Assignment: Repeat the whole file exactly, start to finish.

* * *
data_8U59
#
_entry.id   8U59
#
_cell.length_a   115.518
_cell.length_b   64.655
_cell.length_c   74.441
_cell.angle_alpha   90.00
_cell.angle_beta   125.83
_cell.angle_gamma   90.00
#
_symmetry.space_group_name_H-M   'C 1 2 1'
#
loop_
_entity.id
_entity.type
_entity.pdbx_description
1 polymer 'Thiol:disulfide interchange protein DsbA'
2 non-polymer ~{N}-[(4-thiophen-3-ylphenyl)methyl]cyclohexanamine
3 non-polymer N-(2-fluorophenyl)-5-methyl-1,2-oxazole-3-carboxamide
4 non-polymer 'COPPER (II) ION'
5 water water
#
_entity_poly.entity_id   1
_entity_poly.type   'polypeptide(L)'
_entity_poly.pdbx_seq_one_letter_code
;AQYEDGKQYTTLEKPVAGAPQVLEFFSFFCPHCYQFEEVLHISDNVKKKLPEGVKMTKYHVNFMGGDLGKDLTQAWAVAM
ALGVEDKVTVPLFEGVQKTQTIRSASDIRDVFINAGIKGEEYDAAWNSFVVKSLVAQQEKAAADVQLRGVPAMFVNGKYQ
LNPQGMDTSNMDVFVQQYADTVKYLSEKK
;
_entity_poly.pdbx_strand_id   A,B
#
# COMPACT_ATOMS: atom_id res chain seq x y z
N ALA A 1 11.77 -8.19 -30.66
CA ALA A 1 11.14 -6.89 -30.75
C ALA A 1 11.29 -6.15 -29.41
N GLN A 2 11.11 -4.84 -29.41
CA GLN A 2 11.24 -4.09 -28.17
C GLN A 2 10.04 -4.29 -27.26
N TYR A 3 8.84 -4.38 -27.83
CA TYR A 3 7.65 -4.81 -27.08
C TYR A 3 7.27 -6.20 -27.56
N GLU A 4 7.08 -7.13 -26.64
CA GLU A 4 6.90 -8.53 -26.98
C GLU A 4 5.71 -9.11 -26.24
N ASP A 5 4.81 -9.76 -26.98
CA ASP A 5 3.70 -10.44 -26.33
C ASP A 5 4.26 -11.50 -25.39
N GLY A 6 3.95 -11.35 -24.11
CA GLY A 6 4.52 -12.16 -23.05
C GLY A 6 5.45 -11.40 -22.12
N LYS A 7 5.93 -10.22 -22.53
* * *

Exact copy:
data_8U59
#
_entry.id   8U59
#
_cell.length_a   115.518
_cell.length_b   64.655
_cell.length_c   74.441
_cell.angle_alpha   90.00
_cell.angle_beta   125.83
_cell.angle_gamma   90.00
#
_symmetry.space_group_name_H-M   'C 1 2 1'
#
loop_
_entity.id
_entity.type
_entity.pdbx_description
1 polymer 'Thiol:disulfide interchange protein DsbA'
2 non-polymer ~{N}-[(4-thiophen-3-ylphenyl)methyl]cyclohexanamine
3 non-polymer N-(2-fluorophenyl)-5-methyl-1,2-oxazole-3-carboxamide
4 non-polymer 'COPPER (II) ION'
5 water water
#
_entity_poly.entity_id   1
_entity_poly.type   'polypeptide(L)'
_entity_poly.pdbx_seq_one_letter_code
;AQYEDGKQYTTLEKPVAGAPQVLEFFSFFCPHCYQFEEVLHISDNVKKKLPEGVKMTKYHVNFMGGDLGKDLTQAWAVAM
ALGVEDKVTVPLFEGVQKTQTIRSASDIRDVFINAGIKGEEYDAAWNSFVVKSLVAQQEKAAADVQLRGVPAMFVNGKYQ
LNPQGMDTSNMDVFVQQYADTVKYLSEKK
;
_entity_poly.pdbx_strand_id   A,B
#
# COMPACT_ATOMS: atom_id res chain seq x y z
N ALA A 1 11.77 -8.19 -30.66
CA ALA A 1 11.14 -6.89 -30.75
C ALA A 1 11.29 -6.15 -29.41
N GLN A 2 11.11 -4.84 -29.41
CA GLN A 2 11.24 -4.09 -28.17
C GLN A 2 10.04 -4.29 -27.26
N TYR A 3 8.84 -4.38 -27.83
CA TYR A 3 7.65 -4.81 -27.08
C TYR A 3 7.27 -6.20 -27.56
N GLU A 4 7.08 -7.13 -26.64
CA GLU A 4 6.90 -8.53 -26.98
C GLU A 4 5.71 -9.11 -26.24
N ASP A 5 4.81 -9.76 -26.98
CA ASP A 5 3.70 -10.44 -26.33
C ASP A 5 4.26 -11.50 -25.39
N GLY A 6 3.95 -11.35 -24.11
CA GLY A 6 4.52 -12.16 -23.05
C GLY A 6 5.45 -11.40 -22.12
N LYS A 7 5.93 -10.22 -22.53